Orca Literally Tear Great White Sharks Apart To Get to Their Livers

Orca that hunt great whites "literally tear the shark apart" by each grabbing hold of a pectoral fin, the owner of a whale watching company who has been following these predators for several years told Newsweek.

David Hurwitz of whale watching group Simon's Boat Company in South Africa, said two orca spotted on January 16 are known to hunt great white sharks. The pair, named Port and Starboard after the direction of their collapsed dorsal fins, were seen in the False Bay area off the Western Cape of South Africa.

The history of the pair's presence off the Western Cape extends back to 2009. Yet their story as shark hunters commenced several years later, amid strange discoveries made in 2014.

"Carcasses of seven-gill [and] cow sharks were being discovered by local divers. They all had long surgical-type incisions on their ventral side, between their pectoral fins, through which their livers had been removed," Hurwitz said.

"Initially this was attributed to fishermen who were possibly taking the livers to use as bait. However, what was also of great concern to the divers was that all the remaining cow sharks had deserted the area."

As Hurwitz and scientists in the False Bay area began to examine the orca behavior and their impact on sharks in the area, a link was made between their presence and the number of shark carcasses washing ashore with these reoccurring injuries.

It is now thought that Port and Starboard deliberately target sharks for their livers as a form of special delicacy. "On each visit they would follow a similar inshore route around the bay through high density shark areas and it became obvious what they were after," Hurwitz said. "Fresh shark carcasses and photographic records of the previous necropsies were examined by Dr Alison Kock and distinct killer whale tooth impressions were noted on their pectoral fins.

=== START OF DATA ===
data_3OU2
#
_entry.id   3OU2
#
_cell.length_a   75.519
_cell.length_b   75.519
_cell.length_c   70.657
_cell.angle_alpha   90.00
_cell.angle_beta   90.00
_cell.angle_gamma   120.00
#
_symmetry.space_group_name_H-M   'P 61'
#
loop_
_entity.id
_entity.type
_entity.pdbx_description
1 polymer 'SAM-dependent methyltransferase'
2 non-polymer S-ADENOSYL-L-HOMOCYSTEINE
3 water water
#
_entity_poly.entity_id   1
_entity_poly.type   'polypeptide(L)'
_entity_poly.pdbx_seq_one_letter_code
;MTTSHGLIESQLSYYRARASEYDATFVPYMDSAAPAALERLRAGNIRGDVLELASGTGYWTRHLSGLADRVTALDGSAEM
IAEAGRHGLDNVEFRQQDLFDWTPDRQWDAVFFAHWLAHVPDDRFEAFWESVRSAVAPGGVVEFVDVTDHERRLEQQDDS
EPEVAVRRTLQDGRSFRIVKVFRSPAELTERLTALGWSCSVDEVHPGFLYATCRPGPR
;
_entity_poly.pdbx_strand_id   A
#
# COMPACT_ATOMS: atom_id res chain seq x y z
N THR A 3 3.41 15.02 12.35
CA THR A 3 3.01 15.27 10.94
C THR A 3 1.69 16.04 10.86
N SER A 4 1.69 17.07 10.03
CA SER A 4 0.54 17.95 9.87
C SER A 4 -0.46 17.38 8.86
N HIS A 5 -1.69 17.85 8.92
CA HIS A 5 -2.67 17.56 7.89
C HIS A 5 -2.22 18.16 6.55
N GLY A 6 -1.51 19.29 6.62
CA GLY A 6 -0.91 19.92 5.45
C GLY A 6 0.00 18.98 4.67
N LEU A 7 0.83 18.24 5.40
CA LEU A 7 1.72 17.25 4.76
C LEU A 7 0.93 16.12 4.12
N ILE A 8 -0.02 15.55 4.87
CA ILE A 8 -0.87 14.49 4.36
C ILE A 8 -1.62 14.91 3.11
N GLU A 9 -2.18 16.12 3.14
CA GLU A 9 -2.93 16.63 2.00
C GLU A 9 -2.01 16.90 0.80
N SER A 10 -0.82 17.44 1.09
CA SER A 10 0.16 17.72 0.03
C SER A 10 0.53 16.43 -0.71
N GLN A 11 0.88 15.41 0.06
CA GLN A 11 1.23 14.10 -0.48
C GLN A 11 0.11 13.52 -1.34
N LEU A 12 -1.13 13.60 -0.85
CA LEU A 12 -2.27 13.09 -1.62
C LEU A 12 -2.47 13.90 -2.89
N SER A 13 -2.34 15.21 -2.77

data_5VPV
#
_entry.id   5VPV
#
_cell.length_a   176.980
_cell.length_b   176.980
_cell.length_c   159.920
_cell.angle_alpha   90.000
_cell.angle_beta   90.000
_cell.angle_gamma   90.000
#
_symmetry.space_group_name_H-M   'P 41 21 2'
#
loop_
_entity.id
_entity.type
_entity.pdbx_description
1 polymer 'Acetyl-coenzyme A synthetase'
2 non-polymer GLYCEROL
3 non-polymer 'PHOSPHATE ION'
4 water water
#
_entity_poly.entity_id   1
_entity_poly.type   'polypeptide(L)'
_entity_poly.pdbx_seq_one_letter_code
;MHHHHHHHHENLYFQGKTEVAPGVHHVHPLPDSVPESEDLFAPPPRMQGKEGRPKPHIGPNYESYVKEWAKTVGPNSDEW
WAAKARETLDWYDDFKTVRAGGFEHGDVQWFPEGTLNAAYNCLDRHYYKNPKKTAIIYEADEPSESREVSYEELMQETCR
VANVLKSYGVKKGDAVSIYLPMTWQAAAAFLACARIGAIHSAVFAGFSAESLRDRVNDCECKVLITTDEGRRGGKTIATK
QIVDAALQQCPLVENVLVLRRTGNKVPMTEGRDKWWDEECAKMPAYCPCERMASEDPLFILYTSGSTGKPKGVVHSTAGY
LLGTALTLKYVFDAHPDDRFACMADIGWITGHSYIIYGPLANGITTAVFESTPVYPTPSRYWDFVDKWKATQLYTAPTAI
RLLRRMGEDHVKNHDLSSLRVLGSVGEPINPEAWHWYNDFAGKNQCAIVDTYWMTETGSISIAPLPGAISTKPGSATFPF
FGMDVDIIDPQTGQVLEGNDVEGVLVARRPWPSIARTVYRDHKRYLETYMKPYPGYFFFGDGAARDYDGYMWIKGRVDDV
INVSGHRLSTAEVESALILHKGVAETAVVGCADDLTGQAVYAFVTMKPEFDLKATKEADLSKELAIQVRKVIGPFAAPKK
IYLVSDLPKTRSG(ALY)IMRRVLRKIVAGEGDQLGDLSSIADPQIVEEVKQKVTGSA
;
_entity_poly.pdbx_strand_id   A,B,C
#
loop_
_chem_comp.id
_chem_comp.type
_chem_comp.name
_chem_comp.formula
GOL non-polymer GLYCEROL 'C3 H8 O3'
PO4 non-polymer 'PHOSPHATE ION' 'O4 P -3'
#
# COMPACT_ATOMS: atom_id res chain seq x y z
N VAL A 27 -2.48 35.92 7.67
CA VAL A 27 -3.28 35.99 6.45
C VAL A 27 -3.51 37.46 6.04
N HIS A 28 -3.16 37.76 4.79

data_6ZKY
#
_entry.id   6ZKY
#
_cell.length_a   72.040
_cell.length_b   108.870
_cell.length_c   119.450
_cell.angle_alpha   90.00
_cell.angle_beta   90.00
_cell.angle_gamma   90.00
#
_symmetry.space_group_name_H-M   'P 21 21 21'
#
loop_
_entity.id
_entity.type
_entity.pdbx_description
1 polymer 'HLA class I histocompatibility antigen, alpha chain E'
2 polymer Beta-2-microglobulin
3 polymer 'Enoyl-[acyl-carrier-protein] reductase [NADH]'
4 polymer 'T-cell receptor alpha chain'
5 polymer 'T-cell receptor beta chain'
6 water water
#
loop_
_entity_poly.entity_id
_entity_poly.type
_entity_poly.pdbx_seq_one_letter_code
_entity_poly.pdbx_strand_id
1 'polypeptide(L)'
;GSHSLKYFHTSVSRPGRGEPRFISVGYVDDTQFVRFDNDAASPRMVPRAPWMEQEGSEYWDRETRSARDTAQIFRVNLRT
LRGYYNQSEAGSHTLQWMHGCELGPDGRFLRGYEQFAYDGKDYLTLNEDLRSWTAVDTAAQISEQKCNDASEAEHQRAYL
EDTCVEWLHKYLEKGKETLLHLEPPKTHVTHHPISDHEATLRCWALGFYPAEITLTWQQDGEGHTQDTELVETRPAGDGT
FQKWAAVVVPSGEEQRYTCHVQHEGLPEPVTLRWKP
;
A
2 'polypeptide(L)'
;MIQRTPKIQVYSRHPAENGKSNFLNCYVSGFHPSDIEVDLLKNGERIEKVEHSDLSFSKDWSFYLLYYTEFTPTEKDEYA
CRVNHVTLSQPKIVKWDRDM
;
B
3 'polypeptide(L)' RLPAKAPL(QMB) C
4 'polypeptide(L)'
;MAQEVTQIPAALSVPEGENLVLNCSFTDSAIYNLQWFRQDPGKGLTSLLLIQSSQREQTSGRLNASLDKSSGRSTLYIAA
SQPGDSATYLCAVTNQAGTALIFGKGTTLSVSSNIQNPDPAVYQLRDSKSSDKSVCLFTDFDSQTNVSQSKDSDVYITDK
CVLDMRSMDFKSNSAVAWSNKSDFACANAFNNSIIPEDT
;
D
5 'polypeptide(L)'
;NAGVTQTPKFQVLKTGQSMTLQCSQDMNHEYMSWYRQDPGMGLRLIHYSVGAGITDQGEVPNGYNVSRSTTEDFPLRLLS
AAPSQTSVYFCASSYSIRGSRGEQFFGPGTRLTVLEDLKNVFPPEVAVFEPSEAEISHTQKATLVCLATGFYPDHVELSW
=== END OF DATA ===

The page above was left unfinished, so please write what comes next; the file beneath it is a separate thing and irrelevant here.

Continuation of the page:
"The shark mystery was answered! The technique the killer whales employed was for each to grab onto a pectoral fin and literally tear the shark apart, in order to remove the squalene-rich livers—the shark's largest and most nutritious organ," he said.

Orca off Western Cape by David Hurwitz
One of the two orca known as "Port" and "Starboard" seen off South Africa's Western Cape. The pair are known to hunt sharks including great whites for their livers. David Hurwitz/Simon's Town Boat Company

Initially, the orca targeted smaller species of shark like seven-gills. However, in 2017 they appeared to have move onto larger prey—great white sharks.

"Over the course of 2017, five great white sharks washed ashore in the Gansbaai area with similar trauma to the cow sharks found in False Bay. Dr Ali Towner who conducted the necropsies came to the same conclusion as her colleague in Cape Town—killer whales!" Hurwitz said.

Shark numbers in False Bay have fallen dramatically since orca started hunting them. Before 2017, hundreds would visit the bay every year. In 2021, there were just a handful of sightings.

Port and Starboard's shark-hunting caused a stir beyond the False Bay area. Declining numbers of white sharks off the Western Cape was linked with the presence of orca and their ability to hunt the animals and so deter them from frequenting the area.

The situation even prompted the involvement of the South African government. A report published by the Department of Environment, Forestry and Fisheries in October 2020 detailed the declining numbers of great white sharks in the areas and linking it in part to the presence of orca.

"The sudden decrease in white shark numbers has been noted as a major concern ... The Panel found some evidence for a causative link between the appearances of a pod of orcas that had specialised on preying on white sharks," one section of the report said.

The January 16 sighting of Port and Starboard is the latest in an ongoing saga that has impacted marine ecosystems in the area and proved a boon for whale watchers like Hurwitz, who have witnessed the incidents unfold in front of them.

"So for as long as Port and Starboard keep coming to False Bay, I don't see this situation changing, in fact its increasing; since 2017 they have been sighted here a further 33 times," he said. "As a whale watching tour operator, this has been a bonanza and I've had the great privilege to have observed them dozens of times and spent 100's of hours with them."

Orca out of water in South Africa
One of the two orca known as "Port" and "Starboard" who have been documented hunting sharks off South Africa's Western Cape. The pair target sharks for their nutrient-rich livers. David Hurwitz/Simon's Town Boat Company